Liberals Say There Will Not Be Pardons for Prior Marijuana Convictions
OTTAWA — The federal plan to legalize recreational marijuana does not include the general amnesty for past pot convictions. Something Canadians would like to see, says Public Safety Minister Ralph Goodale.
Newly tabled legislation would allow people 18 and older to publicly possess up to 30 grams of dried cannabis.
But the Trudeau government is not considering a blanket pardon for people with criminal records for possessing small amounts of the drug, Goodale said in an interview.
“That’s not an item that’s on the agenda at the moment.”
The government has also made it clear that the move to legalization by mid-2018 doesn’t mean lax law enforcement during the transition period.
“It is important to note that as the bill moves through the legislative process, existing laws prohibiting possession and use of cannabis remain in place, and they need to be respected,” Goodale told a news conference last Thursday.
Ensuring a Smooth Transition
“This must be an orderly transition. It is not a free-for-all.”
The NDP has called on the government to immediately decriminalize simple possession, calling it a logical first step. The C.D. Howe Institute, a prominent think-tank, has recommended the government consider pardoning people convicted of pot possession. Drop any outstanding charges to free up much needed resources for legalization.
Legalization could initially result in an increase in consumption and a need for more police monitoring and enforcement, prompting more government spending, the institute said last year in a policy paper.
“This discussion suggests that dropping charges against individuals for illegal possession who have no other Criminal Code convictions or charges, would save considerable government resources without other significant offsetting adverse spillovers,” it said.
“Similarly, the federal government should consider pardoning individuals who have been convicted for illegal possession but have not been convicted or charged for any other Criminal Code offence.”
A pardon doesn’t erase a criminal record. But it can make it easier for someone to find work, travel and generally contribute to society.
Goodale noted there is already a formal process to have a criminal record set aside.
Those convicted of simple possession of up to 30 grams of marijuana are eligible to apply for a pardon, now known as a record suspension, five years after their sentence is completed.
The Liberal government is reviewing Conservative changes that made people wait longer and pay more to obtain a record suspension. Goodale said “there’s no specific consideration” of difficulties in obtaining pardons for marijuana convictions.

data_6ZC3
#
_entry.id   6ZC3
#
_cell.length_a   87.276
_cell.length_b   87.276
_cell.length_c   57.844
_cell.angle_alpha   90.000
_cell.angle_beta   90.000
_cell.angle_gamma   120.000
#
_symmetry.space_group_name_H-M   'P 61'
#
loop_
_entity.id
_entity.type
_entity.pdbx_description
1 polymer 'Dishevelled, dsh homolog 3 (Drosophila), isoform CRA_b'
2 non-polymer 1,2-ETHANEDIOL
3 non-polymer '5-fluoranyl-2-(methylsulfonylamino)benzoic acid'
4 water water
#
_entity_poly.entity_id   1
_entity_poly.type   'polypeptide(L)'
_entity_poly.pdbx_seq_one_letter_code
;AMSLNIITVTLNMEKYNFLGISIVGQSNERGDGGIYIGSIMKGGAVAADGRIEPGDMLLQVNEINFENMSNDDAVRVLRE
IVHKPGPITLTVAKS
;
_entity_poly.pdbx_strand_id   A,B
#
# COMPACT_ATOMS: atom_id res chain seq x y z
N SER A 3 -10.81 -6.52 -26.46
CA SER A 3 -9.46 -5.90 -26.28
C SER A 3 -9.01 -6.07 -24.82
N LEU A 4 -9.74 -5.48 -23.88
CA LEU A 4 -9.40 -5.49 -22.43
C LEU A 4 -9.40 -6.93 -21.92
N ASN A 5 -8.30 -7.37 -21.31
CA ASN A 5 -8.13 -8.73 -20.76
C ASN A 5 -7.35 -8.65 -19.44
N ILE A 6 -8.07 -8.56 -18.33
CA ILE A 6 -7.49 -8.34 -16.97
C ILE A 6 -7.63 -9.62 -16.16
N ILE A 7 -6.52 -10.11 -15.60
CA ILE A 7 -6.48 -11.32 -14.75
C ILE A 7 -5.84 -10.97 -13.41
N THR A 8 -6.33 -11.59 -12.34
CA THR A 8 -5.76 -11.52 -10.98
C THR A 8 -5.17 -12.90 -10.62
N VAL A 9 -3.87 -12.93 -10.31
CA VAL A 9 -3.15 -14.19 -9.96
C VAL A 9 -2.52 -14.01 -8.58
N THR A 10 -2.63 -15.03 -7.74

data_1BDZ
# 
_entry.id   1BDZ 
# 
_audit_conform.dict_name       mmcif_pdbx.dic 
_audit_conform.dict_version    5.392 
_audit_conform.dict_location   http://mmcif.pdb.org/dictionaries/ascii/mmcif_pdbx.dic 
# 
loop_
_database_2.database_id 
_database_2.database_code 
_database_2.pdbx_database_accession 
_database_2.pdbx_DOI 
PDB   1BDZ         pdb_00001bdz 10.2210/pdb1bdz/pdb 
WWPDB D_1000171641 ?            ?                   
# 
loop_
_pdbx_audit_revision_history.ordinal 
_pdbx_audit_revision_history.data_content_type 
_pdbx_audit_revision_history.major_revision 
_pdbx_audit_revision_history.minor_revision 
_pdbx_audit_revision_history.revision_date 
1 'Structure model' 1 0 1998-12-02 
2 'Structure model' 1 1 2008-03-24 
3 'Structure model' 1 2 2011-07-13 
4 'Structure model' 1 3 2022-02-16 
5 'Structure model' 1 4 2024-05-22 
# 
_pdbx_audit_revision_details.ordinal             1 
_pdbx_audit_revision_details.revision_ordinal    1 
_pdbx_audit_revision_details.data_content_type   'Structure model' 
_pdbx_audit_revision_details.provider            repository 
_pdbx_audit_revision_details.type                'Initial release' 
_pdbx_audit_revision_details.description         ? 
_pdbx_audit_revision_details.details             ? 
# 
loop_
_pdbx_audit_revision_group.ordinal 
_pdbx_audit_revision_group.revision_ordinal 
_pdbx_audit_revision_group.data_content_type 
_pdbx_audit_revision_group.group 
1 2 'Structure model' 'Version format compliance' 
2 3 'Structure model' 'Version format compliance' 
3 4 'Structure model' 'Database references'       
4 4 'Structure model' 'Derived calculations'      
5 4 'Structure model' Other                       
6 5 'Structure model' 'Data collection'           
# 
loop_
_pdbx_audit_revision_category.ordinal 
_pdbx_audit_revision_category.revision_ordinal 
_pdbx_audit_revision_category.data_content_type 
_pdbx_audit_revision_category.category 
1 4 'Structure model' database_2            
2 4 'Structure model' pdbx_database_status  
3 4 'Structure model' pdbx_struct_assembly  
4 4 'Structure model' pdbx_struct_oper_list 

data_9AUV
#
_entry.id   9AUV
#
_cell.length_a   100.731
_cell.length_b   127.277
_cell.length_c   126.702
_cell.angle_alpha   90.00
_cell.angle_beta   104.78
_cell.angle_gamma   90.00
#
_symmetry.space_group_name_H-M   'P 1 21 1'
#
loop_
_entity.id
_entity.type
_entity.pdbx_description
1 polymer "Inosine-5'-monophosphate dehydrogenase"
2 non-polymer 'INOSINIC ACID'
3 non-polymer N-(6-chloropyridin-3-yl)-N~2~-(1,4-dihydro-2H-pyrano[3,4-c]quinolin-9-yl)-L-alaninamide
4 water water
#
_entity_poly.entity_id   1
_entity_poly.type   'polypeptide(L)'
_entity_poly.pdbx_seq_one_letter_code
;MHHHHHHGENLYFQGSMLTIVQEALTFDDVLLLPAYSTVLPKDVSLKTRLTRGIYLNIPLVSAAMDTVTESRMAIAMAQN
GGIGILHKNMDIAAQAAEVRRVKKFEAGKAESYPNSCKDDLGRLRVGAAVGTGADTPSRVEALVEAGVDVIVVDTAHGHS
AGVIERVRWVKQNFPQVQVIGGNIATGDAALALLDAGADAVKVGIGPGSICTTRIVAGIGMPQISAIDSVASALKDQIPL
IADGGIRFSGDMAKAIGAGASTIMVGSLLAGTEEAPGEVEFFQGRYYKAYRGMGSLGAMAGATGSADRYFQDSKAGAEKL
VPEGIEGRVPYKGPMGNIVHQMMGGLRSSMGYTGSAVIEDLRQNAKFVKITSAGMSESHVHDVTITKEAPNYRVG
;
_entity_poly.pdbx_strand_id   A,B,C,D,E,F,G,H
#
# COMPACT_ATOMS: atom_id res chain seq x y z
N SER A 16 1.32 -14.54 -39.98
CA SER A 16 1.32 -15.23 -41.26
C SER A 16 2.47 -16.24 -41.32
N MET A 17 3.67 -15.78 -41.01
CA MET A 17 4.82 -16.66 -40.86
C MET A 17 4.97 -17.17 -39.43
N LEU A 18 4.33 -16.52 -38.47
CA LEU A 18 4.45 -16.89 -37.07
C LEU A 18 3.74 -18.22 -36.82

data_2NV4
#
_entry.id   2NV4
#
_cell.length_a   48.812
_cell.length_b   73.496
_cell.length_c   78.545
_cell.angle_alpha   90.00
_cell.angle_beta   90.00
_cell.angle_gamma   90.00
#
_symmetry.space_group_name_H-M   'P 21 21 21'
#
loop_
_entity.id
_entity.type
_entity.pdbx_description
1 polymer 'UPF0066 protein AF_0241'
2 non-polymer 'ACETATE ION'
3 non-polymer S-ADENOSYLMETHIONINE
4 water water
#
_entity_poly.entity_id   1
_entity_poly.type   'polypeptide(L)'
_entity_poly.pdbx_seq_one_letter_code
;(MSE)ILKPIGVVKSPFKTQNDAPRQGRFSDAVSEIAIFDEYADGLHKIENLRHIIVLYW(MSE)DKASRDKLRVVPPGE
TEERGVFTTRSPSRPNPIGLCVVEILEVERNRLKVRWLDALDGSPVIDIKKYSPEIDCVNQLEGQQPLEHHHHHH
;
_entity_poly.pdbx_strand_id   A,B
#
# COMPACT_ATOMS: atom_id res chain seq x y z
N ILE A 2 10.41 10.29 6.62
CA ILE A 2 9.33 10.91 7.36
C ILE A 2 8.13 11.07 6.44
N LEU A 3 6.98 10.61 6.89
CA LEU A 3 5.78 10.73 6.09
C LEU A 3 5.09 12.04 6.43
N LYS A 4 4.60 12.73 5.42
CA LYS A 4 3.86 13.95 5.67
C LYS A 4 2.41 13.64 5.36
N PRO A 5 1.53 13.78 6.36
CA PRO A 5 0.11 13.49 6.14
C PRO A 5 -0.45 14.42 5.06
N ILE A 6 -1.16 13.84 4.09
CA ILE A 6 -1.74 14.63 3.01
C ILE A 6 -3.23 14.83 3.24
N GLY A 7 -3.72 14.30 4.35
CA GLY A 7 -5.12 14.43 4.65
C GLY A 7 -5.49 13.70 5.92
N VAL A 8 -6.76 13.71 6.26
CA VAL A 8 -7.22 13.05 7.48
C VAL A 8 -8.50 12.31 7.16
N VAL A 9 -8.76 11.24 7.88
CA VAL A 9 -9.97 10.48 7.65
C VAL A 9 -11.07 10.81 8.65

“But the law does exist where people can make an application and have their case considered.”
An internal Public Safety Canada briefing note, released last year under the Access to Information Act, said the issue of record suspensions would be “important to consider during the marijuana legalization discussions.”
A look at highlights of the Liberal government’s marijuana legislation
OTTAWA — Some highlights of federal legislation to legalize recreational marijuana:
● Individuals under 18 would not face criminal prosecution for possession of up to five grams of cannabis but the provinces and territories maintain the flexibility to prohibit possession of any amount by youth.
● Sharing or selling cannabis to someone under 18 would be punishable by up to 14 years in prison.
● Sales are to be restricted to people age 18 and older. Provinces have jurisdiction to increase their own minimum age.
● Adults 18 and older will be allowed to publicly possess up to 30 grams of dried cannabis.
● Sales by mail or courier through a federally licensed producer would be allowed.
● Adults 18 and older would be allowed to grow up to four cannabis plants for each residence. Plants not to exceed one metre in height.
● Adults 18 and older would also be allowed to produce legal cannabis products, such as food or drinks, for personal use at home.
● At first, sales will entail only fresh and dried cannabis, cannabis oils and seeds, and plants for cultivation. Sales of edibles will come later, once regulations for production and sale can be developed.
● Possession, production and distribution outside the legal system would remain illegal, as would imports or exports without a federal permit. Such permits will cover only limited purposes, such as medical or scientific cannabis and industrial hemp.
● Travellers entering Canada would still be subject to inspections for prohibited goods, including cannabis.
● The existing program for access to medical marijuana would continue.
Forwarded From The Canadian Press